MONDAY, Nov. 18, 2013 (HealthDay News) -- Giving babies solid
food while still breast-feeding, and waiting until 17 weeks to do
so, might protect the infants from food allergies, British
The overlap between starting solid foods while still
breast-feeding teaches the immune system that food is safe and
prevents food allergies, the researchers theorized.
"Mothers should continue to breast-feed beyond introducing solids into the diet so the immune system can benefit from the immunological factors in breast milk that educate the immune system," said lead researcher Kate Grimshaw, a research fellow and allergy specialist at the University of Southampton.
"My theory was that if food allergens -- those things that infants actually become allergic to -- aren't there at the same time as the breast milk, the breast milk can't educate the immune system," she said.
The researchers said they identified when this process is likely
to begin. "Introducing solid food before 17 weeks was associated
with an increased risk of children developing food allergies,"
Although other studies have found an association between when
solid food is started and the risk for food allergies, none has
established when infants are most at risk for developing food
allergies, she said.
"We have pinned down the risky period as being before 17 weeks," Grimshaw said.
The report was published Nov. 18 in the online edition of the
At least one expert questioned the conclusions, however, saying
the study doesn't prove Grimshaw's theory.
Dr. Vivian Hernandez-Trujillo, director of allergy and
immunology at Miami Children's Hospital, said the study supports
the importance of breast-feeding, but doesn't nail down why food
"Unfortunately, we still don't have all the answers when it comes to food allergies," Hernandez-Trujillo said. "It appears that breast-feeding may be protective, but we still don't know why."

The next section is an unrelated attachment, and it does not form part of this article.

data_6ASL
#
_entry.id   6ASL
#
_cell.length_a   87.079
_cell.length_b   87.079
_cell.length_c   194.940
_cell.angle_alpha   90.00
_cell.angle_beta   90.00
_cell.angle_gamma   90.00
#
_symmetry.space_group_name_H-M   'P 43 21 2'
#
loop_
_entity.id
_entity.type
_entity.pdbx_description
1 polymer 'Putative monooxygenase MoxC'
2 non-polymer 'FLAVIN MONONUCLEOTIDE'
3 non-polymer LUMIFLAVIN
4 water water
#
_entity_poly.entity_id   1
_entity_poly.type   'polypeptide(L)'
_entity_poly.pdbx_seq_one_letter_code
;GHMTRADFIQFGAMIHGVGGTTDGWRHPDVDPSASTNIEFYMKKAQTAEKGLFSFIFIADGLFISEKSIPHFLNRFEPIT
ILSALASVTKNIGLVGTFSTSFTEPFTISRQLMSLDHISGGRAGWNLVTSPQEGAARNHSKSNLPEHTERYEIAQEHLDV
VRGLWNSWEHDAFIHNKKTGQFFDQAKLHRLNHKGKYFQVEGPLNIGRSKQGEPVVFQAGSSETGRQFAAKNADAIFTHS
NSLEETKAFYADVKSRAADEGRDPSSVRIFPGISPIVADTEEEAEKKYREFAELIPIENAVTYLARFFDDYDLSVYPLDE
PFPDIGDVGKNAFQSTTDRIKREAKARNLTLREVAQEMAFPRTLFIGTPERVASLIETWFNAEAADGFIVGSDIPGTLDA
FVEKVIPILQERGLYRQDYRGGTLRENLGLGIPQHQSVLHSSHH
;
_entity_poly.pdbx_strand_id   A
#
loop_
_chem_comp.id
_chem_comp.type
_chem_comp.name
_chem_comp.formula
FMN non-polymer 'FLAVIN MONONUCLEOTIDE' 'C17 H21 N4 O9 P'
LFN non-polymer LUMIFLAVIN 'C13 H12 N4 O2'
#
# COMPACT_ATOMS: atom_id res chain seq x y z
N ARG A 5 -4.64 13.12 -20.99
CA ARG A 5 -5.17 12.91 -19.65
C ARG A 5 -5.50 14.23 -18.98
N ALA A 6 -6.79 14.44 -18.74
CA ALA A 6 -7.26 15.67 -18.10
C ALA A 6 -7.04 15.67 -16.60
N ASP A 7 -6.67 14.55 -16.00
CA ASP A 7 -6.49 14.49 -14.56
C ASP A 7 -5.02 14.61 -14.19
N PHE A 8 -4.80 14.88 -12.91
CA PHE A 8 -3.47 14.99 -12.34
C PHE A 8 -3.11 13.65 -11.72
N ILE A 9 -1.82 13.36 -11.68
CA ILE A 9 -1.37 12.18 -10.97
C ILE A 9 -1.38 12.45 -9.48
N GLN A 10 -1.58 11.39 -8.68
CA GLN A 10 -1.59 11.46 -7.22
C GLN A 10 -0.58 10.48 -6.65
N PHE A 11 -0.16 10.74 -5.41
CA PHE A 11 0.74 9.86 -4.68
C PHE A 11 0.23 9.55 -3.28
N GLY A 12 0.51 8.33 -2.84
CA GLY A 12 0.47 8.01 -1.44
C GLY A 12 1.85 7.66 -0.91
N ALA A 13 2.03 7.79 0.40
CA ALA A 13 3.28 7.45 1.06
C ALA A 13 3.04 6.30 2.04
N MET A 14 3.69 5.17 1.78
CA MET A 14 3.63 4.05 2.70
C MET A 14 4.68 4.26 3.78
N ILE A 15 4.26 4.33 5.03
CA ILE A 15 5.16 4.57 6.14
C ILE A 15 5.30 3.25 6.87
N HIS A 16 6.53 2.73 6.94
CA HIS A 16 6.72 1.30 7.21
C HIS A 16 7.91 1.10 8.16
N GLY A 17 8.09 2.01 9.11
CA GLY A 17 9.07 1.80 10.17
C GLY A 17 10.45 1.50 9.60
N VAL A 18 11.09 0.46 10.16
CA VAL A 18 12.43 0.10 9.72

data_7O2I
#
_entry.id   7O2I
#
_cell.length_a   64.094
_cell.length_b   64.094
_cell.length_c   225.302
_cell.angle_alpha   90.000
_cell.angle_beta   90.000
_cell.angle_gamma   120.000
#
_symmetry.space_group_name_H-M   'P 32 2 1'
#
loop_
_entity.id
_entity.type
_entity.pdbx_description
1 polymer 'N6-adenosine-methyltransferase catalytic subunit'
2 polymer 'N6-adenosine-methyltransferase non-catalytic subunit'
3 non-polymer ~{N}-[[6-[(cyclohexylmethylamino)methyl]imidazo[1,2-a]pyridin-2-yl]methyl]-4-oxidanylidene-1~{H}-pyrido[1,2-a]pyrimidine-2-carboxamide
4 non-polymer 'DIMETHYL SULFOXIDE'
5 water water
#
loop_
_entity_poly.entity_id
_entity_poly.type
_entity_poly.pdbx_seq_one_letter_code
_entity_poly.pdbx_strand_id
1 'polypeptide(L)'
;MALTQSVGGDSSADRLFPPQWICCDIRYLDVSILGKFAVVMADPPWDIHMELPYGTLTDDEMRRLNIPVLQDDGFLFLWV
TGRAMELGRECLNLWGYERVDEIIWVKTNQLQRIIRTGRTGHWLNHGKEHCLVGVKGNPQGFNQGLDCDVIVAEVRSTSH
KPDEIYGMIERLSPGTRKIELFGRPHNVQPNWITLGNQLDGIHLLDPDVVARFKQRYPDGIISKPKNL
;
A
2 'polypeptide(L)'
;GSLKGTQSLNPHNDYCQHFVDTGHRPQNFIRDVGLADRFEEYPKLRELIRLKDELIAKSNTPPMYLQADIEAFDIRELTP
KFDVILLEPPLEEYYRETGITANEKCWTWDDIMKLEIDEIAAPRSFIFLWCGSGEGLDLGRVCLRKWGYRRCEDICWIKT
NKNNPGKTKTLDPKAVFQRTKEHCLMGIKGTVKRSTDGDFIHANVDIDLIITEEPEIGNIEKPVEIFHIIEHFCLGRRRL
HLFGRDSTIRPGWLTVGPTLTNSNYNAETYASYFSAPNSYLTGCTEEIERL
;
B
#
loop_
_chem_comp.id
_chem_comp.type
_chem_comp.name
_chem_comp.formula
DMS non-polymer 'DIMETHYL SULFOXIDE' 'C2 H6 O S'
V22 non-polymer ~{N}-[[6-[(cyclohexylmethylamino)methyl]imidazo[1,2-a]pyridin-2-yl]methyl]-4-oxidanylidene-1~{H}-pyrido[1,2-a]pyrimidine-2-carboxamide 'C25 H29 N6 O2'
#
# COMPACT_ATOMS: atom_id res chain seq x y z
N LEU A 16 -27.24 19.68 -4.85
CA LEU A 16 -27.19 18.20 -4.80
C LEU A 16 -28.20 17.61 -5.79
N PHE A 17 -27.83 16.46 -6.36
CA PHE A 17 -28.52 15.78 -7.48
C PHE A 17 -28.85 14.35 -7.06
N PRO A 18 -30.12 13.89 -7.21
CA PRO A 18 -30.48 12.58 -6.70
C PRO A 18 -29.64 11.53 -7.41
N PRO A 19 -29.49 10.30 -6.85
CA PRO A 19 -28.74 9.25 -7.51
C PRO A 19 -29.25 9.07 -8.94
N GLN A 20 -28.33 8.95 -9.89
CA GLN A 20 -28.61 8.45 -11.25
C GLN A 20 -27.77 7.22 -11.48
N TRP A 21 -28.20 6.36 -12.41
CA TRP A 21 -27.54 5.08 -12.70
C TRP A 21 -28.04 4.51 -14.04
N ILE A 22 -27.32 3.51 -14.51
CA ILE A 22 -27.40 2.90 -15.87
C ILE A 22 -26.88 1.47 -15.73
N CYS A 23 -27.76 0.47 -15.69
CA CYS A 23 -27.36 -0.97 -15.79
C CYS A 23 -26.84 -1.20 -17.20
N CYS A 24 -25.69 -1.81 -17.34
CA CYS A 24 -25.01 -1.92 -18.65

Why breast milk might protect children from food allergies isn't
really known, she said. "It may have to do with [antibodies], but
that would be totally speculative," she said.
"Breast-feeding is good for the child in many different ways, and it may be helpful in possibly preventing food allergies," she said.
For the study, Grimshaw and her colleagues looked at the diets
of 41 children who developed food allergies by age 2. They compared
that with foods eaten by 82 children without food allergies.
The researchers found that the children with food allergies were
started on solid foods earlier (at about 16 weeks or younger) than
children without allergies. They also were less likely to be
breast-feeding when introduced to any form of cow's milk protein,
which is found in cow's milk and some processed foods.
"This study supports the current American Academy of Pediatrics' allergy-prevention recommendations and the European Society of Pediatric Gastroenterology, Hepatology and Nutrition's recommendations on complementary feeding to not introduce solid [foods] before four to six months of age," the researchers said.
"It also supports the American Academy of Pediatrics' breastfeeding recommendations that breastfeeding should continue while solid [foods] are introduced into the diet and that breastfeeding should continue for one year or longer, as mutually desired by mother and infant," they said.
For more information on breast-feeding, visit the
U.S. National Library of Medicine.
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